In that same vein, I really like how you've managed to give us a super creative setting but also throw some things in about the characters and their lives that are relatable to people living and dwelling here and now. Personally, this makes me care a lot more about what happens to them.

On a side note, the magic your characters wield reminds me of Skyrim. My kids love to play Skyrim, so this made me all fuzzy and "awwwwww" on the inside. *HeartP*

There are only a couple of confusing elements I'll bring up. There are some grammatical errors too, but like you, I ain't no English teacher so I'm not gonna point them all out. I think there's a grammar checker somewhere on the site, but I'm not entirely sure about that? That's one of the hundreds of things on WDC I've been meaning to look into but haven't gotten around to yet *Whistle*.

-In the first paragraph: "Sartalfheim, home to the greatest engineers and craftsmen across the nine realms, invaluable assets in the wars to come." - might flow better as something like: "Sartalfheim was home to the greatest engineers and craftsmen across the Nine Realms. Both would prove invaluable as assets in the coming wars." Of course the words are yours, this is just an example of how you could make the distinction between the place and the people.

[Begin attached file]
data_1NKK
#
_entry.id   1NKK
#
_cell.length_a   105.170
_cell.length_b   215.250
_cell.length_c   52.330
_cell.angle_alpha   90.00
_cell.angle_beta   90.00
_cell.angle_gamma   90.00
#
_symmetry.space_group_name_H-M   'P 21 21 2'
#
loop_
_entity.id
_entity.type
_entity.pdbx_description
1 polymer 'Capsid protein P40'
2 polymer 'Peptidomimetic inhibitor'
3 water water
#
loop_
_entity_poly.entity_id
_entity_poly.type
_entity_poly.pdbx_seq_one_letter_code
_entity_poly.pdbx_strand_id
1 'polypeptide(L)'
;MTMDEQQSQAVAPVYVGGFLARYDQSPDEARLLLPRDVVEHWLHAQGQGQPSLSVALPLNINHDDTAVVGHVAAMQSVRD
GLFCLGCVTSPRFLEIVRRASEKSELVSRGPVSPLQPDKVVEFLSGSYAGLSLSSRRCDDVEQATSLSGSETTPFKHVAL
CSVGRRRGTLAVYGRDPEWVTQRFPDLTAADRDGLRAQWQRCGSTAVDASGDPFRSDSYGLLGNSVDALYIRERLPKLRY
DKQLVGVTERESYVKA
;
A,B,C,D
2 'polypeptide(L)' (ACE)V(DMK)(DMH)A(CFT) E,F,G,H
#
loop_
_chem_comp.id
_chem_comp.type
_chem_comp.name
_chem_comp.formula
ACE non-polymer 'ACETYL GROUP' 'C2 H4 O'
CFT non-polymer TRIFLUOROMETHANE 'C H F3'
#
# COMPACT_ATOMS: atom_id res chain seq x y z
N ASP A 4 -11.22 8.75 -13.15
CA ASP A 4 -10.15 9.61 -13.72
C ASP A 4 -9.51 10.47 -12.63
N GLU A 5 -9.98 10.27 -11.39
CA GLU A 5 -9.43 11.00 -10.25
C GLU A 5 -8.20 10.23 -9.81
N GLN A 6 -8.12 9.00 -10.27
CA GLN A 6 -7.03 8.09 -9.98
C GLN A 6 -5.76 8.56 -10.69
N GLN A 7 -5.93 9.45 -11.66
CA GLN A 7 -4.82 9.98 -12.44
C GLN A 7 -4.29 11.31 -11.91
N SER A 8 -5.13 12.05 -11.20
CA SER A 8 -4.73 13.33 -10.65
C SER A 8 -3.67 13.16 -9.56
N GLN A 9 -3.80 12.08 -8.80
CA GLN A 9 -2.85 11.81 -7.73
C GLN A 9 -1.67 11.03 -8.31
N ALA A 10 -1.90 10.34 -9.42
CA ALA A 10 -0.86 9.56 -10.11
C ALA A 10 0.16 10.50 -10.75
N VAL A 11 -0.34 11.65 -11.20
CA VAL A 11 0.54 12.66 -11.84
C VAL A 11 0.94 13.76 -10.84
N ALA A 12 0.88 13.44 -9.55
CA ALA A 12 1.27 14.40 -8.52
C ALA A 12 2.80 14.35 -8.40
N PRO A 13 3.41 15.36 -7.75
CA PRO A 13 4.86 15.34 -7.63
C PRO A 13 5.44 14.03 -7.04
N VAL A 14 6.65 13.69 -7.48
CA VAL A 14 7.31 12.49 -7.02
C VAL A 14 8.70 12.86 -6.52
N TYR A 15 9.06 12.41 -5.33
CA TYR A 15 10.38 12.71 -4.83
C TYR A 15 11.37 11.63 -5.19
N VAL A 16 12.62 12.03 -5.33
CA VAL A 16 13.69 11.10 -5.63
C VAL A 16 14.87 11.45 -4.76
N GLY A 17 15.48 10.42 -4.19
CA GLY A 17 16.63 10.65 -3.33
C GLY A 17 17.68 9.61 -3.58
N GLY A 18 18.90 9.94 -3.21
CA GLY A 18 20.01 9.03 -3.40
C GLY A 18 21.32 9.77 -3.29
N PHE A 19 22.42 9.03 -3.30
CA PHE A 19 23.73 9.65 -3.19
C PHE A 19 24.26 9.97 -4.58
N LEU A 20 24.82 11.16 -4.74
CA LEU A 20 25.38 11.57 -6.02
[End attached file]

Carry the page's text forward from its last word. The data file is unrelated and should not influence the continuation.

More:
-Is your perspective second person omniscient? I'm thinking that's it, because when you begin "As I looked on from the Halls of Valhalla, dark clouds loomed over the prosperous city of Folgorè." -I'm guessing you're telling the story as a descendent or a God or something like that. Also supporting this point of view is how you go on to describe your characters and settings.

-With your omniscient POV, you offer "Rahel was also human, at least, that's what everyone believes."
Also, contributes to your unique POV, but instead of outing him right away, you could add suspense by simply offering something like "As far as anyone knew Rahel was also human, but his status as adopted provided a measure of uncertainty surrounding his origins."
(Again, nothing more than a suggestion...)

Ok, last one- "Now, this is what happens when humans don't learn their place," said Burcain to his two companions, making fun of the tragic faith that befell the recently deceased order members.
I'm thinking you meant fate, but of course I could be wrong.

I hope these suggestions make sense, sometimes it's hard for me to communicate what I'm talking about without using your words so don't think I'm trying to rudely write your story for you, just showing to help clarify.

********Disclaimer********
The opinions here are totally my own, if they're helpful to you, I'm happy. If they're not, feel free to chuck 'em in the bin as you see fit.

Thanks for the good read!

-TPB